Here’s a thought as the unofficial end of summer draws near and a new decade looms: Pay more attention to Vietnam.
No doubt you already are, but maybe pay even more attention, especially to get a better sense of how digital and mobile payment and commerce trends are playing out in one of the fastest-growing economies in the world.
In a new PYMNTS interview with Karen Webster, Ryan Frere, the vice president of global payments at Flywire, made one of the latest cases we’ve heard about why Vietnam not only matters when it comes to payments and commerce, but why that country and that market is significant to all the things that are important to the digital economy.
Granted cash — and cash-on-delivery — still have principal roles in Vietnam. A robust middle class is still emerging, and wealth is pretty small compared to the region’s leading player, China. However, things are changing, things that signal an ongoing and lasting move toward more digitalization.
“It’s taking a similar path as China,” Frere told Webster. That is, consumers in Vietnam are moving toward the general idea of using their mobile devices — “The device in hand,” as he described it — to handle the multitude of transactions that pop up in a typical day. Those transactions might include food delivery, ride-hailing and retail purchases, among others. Already, China-based operations such as Alipay are building their presence in this Southeast Asian country, and more mobile offerings are sure to follow or find deeper footings there.
Indeed, Flywire is getting involved in the payments game for Vietnam and its consumers. As PYMNTS has covered, the company is joining forces with Vietnam Prosperity Bank (VPBank) to make it easier for Vietnamese students to make international tuition payments. According to a release, Flywire will allow the students — many of whom study in Japan and Australia — to make payments in VND in the method they choose. That includes bank transfers, which are very popular in Vietnam.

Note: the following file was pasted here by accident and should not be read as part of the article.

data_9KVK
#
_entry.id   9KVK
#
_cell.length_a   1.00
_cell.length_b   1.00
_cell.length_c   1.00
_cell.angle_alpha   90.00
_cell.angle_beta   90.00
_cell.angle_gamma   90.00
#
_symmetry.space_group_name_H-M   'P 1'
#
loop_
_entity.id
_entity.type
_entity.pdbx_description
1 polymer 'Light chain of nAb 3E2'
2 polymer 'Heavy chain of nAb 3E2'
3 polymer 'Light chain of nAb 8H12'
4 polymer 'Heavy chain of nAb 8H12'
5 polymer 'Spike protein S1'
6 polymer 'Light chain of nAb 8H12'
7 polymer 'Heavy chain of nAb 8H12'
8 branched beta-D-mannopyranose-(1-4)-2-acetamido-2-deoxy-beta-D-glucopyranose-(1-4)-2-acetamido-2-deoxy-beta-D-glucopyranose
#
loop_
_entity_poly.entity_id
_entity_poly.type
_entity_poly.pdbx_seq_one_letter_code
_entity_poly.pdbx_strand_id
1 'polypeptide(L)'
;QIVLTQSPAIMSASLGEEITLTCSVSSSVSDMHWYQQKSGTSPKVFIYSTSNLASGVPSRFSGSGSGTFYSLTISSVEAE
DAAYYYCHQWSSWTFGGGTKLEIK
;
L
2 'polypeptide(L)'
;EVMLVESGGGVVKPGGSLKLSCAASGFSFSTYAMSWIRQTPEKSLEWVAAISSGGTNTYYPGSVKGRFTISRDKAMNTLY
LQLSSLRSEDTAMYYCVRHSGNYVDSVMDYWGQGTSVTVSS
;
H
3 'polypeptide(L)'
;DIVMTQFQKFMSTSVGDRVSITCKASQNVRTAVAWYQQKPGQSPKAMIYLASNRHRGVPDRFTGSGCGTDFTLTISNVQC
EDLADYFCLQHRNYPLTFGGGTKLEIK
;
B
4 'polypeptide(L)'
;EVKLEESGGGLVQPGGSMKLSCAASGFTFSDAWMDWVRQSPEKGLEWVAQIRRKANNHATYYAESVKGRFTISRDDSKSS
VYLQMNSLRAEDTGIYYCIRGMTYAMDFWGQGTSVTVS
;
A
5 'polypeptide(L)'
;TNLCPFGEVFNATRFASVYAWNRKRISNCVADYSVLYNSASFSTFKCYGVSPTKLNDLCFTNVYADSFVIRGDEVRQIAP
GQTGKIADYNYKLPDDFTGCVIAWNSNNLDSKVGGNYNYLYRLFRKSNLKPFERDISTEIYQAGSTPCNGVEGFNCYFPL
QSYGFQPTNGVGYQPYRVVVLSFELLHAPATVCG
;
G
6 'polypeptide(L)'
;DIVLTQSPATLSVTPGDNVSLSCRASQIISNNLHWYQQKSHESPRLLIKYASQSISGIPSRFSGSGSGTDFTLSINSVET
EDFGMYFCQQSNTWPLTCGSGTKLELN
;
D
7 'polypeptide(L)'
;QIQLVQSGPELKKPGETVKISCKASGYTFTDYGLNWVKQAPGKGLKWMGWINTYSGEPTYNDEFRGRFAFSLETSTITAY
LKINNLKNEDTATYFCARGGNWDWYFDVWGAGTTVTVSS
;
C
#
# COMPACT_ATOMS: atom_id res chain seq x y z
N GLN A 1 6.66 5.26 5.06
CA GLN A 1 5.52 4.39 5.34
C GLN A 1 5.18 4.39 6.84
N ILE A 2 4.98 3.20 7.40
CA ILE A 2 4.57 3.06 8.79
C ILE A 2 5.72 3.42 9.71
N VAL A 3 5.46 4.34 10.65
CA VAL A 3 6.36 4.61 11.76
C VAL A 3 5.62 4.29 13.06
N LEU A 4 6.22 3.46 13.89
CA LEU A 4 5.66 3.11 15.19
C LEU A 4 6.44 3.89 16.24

So what does it take to achieve payments success in Vietnam — to have a chance to grab meaningful market share and have an opportunity to build a product or even ecosystem that will attract and retain consumers?
According to Frere, having the right bank partner is critical. Vietnam’s government and central bank have rather strict FX and currency controls, and working with the right local bank will help an outside company navigate those thickets of regulations. “The amount of documentation to make FX transactions can be almost prohibitive,” he told Webster. “The government doesn’t want currency moving out of the country. You need a strong champion bank.”
Outside firms that want to play a significant and profitable role in Vietnam in the 2020s also need to pay attention to how manufacturers are moving there, and all the general supply chain issues related to that. After all, such economic activity is sure to bring more income benefits to Vietnamese consumers, and to help build that middle class. Moreover, those trends, in turn, will almost certainly encourage more efforts to bring even more digital and mobile transactions to the country.
What is happening, or has happened, in neighboring countries — and to developing countries in general — also is worth studying. After all, Vietnam has the benefit of taking lessons from those experiences. Also, in many respects, what is happening with payments and payment process in Vietnam is not too dissimilar from what was happening in other parts of that region, Frere said.
No matter what, relevant and interesting things are happening in Vietnam. One recent example? Grab recently announced that it will invest $500 million into Vietnam, and the Singapore-based provider of transportation and other services is now revealing details about what it has planned for Vietnam. Already, Grab has teamed up with Vietnam FinTech company Moka to introduce a digital wallet. The company also partnered with Japanese credit card outfit Credit Saison to offer loans and credit insight to small entrepreneurs in SE Asia.
It’s hardly news that Vietnam is on the rise. However, a closer — and sustained — look at the payment and commerce trends playing out there could pay big dividends down the road.